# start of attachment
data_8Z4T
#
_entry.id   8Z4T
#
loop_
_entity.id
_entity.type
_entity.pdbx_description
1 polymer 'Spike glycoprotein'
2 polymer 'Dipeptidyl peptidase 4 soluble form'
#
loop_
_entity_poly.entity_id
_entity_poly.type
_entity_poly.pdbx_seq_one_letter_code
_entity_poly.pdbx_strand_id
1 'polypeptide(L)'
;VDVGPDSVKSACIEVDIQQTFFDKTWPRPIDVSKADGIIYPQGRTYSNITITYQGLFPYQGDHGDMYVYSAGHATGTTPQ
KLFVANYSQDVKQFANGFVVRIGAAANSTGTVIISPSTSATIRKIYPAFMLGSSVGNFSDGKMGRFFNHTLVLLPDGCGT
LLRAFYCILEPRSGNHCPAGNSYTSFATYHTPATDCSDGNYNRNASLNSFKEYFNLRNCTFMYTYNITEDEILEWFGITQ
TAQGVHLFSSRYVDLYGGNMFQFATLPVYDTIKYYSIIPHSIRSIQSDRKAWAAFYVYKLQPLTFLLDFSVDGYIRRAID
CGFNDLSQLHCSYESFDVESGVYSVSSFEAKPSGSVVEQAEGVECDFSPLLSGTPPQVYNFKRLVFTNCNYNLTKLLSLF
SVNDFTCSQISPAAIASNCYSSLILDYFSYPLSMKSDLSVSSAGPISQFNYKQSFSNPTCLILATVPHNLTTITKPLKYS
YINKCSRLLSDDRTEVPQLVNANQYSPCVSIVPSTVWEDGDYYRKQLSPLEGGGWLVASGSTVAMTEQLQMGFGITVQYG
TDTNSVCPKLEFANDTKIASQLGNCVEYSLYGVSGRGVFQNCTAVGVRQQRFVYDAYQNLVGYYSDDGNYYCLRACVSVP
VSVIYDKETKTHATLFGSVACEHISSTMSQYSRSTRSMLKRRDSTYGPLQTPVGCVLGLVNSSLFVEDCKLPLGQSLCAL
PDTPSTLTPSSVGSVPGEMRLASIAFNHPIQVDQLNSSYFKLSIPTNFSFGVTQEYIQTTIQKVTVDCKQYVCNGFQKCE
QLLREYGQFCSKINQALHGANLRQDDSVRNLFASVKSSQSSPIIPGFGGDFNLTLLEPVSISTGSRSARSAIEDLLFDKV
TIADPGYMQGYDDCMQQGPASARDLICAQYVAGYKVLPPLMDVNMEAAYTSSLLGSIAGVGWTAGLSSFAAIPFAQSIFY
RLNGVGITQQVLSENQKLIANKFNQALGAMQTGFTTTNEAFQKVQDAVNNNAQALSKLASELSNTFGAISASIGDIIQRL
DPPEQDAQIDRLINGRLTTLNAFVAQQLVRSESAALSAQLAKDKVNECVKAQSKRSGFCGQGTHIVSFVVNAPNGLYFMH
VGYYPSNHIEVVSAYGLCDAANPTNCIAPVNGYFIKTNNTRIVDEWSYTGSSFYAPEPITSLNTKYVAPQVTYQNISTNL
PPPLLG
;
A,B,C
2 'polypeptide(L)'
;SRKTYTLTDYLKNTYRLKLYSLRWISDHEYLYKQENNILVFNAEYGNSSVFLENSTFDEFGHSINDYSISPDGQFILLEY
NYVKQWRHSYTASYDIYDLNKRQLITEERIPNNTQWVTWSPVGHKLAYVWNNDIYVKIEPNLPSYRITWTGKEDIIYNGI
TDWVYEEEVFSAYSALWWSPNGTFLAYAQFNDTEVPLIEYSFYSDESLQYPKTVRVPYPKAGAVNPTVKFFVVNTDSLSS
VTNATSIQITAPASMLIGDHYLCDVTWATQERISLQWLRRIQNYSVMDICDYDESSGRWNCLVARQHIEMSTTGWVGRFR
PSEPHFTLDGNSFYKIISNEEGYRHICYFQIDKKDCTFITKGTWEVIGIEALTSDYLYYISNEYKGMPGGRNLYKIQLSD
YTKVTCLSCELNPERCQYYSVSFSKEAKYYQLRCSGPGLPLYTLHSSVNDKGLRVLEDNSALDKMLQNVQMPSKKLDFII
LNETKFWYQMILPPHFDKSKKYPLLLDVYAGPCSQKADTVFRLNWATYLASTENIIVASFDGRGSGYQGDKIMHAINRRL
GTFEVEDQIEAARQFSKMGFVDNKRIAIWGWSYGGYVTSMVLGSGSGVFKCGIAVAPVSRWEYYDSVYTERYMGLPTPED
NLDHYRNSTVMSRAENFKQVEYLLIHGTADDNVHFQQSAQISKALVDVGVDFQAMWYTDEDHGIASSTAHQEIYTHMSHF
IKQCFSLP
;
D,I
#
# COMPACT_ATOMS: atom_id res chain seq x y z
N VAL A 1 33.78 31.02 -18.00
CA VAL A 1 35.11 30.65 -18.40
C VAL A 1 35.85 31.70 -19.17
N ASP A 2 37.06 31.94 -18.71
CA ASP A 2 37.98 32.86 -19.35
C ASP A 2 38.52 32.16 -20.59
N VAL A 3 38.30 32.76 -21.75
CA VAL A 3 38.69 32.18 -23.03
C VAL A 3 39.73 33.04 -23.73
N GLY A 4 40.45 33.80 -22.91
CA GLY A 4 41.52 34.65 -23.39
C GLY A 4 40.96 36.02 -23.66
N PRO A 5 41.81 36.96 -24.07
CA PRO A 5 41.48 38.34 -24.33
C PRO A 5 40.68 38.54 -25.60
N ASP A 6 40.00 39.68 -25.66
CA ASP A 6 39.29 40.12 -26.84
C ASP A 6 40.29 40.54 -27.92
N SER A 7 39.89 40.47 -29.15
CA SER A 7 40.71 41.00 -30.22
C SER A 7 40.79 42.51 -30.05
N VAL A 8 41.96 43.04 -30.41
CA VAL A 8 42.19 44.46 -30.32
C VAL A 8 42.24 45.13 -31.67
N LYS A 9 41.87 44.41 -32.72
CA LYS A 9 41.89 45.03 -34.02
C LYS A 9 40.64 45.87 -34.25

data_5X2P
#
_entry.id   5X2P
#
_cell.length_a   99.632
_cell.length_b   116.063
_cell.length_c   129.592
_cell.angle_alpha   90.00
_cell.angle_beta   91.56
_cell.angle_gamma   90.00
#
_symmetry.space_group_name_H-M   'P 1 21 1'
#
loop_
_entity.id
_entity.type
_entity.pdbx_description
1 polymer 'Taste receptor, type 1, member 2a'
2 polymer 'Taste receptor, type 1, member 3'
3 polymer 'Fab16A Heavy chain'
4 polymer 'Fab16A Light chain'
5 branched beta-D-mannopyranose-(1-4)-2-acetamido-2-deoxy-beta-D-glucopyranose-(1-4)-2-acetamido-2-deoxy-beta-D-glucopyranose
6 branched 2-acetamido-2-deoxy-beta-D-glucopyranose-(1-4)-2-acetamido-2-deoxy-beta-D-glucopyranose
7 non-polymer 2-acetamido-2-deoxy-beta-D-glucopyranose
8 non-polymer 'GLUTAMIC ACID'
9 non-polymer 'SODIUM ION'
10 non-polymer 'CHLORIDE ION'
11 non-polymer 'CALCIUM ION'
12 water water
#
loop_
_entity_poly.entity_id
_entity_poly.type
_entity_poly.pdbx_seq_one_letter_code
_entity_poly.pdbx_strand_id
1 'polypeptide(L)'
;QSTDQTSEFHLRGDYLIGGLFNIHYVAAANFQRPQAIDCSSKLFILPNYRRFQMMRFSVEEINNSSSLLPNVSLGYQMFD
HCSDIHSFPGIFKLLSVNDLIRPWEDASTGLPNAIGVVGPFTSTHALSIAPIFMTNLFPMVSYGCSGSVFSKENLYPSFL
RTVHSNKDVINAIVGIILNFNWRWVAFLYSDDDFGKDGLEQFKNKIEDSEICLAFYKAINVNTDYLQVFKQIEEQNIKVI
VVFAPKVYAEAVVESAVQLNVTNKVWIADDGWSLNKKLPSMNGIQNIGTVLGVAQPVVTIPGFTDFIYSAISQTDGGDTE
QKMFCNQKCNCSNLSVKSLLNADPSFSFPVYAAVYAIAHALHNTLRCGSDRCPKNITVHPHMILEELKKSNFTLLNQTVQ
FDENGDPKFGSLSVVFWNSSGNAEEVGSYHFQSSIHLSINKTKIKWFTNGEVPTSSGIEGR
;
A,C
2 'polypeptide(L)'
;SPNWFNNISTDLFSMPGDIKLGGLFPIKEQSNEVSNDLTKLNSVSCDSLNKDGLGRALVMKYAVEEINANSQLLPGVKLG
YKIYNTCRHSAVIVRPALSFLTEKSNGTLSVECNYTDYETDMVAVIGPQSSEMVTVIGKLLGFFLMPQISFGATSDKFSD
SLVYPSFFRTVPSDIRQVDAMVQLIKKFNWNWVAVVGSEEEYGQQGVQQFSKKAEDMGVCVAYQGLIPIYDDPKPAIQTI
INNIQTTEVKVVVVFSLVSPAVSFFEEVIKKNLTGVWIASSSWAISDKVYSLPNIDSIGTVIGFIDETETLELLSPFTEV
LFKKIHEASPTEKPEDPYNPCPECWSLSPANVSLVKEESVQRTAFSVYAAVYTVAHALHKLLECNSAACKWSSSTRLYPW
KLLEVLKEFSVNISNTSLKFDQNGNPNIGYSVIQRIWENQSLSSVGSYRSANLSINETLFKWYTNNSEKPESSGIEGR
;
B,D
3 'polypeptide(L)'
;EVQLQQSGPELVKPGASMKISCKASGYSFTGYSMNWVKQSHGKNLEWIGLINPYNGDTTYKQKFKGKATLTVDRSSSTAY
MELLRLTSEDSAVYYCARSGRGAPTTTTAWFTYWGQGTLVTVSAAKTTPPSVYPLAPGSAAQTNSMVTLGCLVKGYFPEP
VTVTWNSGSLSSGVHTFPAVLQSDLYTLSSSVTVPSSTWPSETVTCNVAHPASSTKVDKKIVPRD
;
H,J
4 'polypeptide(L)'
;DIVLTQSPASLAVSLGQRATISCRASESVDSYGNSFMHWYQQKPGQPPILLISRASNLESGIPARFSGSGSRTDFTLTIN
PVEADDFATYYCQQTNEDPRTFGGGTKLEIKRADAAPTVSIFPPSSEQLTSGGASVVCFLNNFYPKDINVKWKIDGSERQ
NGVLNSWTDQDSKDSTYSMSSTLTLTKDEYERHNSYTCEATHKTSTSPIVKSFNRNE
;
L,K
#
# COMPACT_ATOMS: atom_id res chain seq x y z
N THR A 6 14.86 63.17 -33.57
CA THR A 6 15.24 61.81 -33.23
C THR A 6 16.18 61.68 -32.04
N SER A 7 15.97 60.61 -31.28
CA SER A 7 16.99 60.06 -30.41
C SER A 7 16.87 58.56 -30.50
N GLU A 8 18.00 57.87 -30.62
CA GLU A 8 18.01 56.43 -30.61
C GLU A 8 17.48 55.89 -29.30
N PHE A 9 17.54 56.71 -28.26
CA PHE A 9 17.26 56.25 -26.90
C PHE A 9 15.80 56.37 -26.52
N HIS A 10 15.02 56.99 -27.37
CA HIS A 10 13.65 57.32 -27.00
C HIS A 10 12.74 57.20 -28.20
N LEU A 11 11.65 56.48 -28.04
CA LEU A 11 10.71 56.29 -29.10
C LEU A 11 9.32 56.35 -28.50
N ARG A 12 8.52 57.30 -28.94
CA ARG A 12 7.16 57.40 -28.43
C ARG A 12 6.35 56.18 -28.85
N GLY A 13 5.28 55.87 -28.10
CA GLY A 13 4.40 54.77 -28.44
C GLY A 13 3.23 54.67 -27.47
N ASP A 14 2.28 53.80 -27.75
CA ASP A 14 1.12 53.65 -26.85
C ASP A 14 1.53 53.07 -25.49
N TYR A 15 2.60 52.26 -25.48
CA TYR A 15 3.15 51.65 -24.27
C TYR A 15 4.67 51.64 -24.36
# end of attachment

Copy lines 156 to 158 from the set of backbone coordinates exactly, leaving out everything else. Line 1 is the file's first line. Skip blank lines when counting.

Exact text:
C PHE A 9 15.80 56.37 -26.52
N HIS A 10 15.02 56.99 -27.37
CA HIS A 10 13.65 57.32 -27.00